C:\Documents and Settings\adam>route print
===========================================================================
Interface List
0×1 ……………………… MS TCP Loopback interface
0×2 …00 xx xx xx xx xx …… Broadcom 570x Gigabit Integrated Controller – Packet Scheduler Miniport
0×20004 …00 xx xx xx xx xx …… Cisco Systems VPN Adapter – Packet Scheduler Miniport
===========================================================================
===========================================================================
Active Routes:
Network Destination Netmask Gateway Interface Metric
0.0.0.0 128.0.0.0 10.100.100.101 10.100.100.101 1

255.255.255.255 255.255.255.255 192.168.1.122 192.168.1.122 1
Default Gateway: 10.100.100.101
===========================================================================
Persistent Routes:
None

Now, onto how to get around this issue, here’s how I did it for mine, first I try to ping the server from another machine on the home network that I have connected to the VPN. Remember, 192.168.1.103 is the IP of the machine I have set up as the printer server:

C:\Documents and Settings\adam>ping 192.168.1.103

Pinging 192.168.1.103 with 32 bytes of data:

Request timed out.
Request timed out.
Request timed out.
Request timed out.

Ping statistics for 192.168.1.103:
Packets: Sent = 4, Received = 0, Lost = 4 (100% loss),

As expected, no luck. So now for the magic command:

C:\Documents and Settings\adam>route add 192.168.1.103 MASK 255.255.255.255 192.168.1.1

Now, we should be able to get to it, so lets ping again:

C:\Documents and Settings\adam>ping 192.168.1.103

Pinging 192.168.1.103 with 32 bytes of data:

Reply from 192.168.1.103: bytes=32 time=2ms TTL=128
Reply from 192.168.1.103: bytes=32 time=1ms TTL=128
Reply from 192.168.1.103: bytes=32 time=1ms TTL=128
Reply from 192.168.1.103: bytes=32 time=1ms TTL=128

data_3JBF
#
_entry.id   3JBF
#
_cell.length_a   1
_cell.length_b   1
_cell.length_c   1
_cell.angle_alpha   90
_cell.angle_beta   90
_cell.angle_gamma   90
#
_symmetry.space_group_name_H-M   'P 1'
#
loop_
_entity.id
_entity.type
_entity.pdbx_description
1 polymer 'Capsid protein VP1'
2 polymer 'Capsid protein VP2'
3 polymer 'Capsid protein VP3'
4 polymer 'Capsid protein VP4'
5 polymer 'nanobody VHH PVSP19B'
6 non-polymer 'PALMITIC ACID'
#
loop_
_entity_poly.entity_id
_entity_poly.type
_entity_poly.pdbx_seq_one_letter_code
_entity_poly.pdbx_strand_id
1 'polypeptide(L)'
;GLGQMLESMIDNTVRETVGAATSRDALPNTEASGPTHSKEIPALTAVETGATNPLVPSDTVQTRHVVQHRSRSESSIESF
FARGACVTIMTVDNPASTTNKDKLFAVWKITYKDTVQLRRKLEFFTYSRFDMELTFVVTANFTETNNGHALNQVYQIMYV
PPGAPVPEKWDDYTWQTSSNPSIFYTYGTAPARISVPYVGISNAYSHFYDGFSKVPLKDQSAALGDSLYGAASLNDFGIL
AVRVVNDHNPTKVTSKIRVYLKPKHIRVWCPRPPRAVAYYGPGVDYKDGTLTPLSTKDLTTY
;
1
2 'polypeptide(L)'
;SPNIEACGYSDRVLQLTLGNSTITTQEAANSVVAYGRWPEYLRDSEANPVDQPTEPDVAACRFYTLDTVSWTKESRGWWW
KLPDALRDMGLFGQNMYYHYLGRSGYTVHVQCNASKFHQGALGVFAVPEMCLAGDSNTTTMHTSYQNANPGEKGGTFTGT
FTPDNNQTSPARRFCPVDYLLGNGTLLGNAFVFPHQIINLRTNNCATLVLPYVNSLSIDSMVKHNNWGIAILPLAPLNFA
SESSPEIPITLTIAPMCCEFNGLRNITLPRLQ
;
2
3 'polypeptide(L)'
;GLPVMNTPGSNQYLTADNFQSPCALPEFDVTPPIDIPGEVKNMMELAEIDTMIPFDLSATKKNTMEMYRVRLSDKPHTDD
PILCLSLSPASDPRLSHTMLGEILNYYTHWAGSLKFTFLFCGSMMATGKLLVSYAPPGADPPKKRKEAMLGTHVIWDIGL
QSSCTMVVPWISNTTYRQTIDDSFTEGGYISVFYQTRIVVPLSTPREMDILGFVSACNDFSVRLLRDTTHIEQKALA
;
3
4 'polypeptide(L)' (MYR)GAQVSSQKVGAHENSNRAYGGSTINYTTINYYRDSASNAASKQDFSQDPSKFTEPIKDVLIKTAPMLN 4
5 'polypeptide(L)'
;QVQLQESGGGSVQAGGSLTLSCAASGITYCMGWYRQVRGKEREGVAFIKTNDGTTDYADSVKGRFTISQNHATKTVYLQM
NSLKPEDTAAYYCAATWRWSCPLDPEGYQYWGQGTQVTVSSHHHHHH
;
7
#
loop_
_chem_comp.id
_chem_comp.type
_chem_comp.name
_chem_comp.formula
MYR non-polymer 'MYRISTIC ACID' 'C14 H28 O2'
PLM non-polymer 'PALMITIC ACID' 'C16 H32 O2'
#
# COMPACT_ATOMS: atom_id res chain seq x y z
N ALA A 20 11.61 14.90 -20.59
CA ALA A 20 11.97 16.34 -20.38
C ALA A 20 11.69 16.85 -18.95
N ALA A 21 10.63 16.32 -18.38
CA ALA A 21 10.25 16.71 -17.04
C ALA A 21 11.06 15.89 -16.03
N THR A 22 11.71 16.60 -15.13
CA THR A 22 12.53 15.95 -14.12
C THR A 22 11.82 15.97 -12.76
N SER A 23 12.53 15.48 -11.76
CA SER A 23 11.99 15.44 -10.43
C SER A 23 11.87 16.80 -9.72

Ping statistics for 192.168.1.103:
Packets: Sent = 4, Received = 4, Lost = 0 (0% loss),
Approximate round trip times in milli-seconds:
Minimum = 1ms, Maximum = 2ms, Average = 1ms

Hooray! Mission accomplished…….

Now obviously you don’t want to have to do that each time, but that’s the quick way of figuring out if you have everything working. The general form of this command is:

route add [IP Address of Print Server] MASK 255.255.255.255 [IP Address of Home Router]

Once you substitute in the appropriate values for your network, you can save that line to a text file (using notepad or any other plain text editor). Then either save as .bat rather than .txt or change the .txt extension to .bat after the fact. Place the file on your desktop and you can then just double click that .bat file to run the command and fix your routing as needed.

Alternatively, once you are happy that this works you can add it as a persistent route – this stores the route in the Windows registry and keeps it in your routing table permanently. This is very easy to do, you just add a -p flag like so:

route -p add [IP Address of Print Server] MASK 255.255.255.255 [IP Address of Home Router]

And that’s it – if you find this useful, then let me know – my colleague has already successfully applied this to her situation and had no problems. If you have any suggested improvements, either drop me an e-mail or leave a comment in the blog.

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 Posted by at 1:25 pm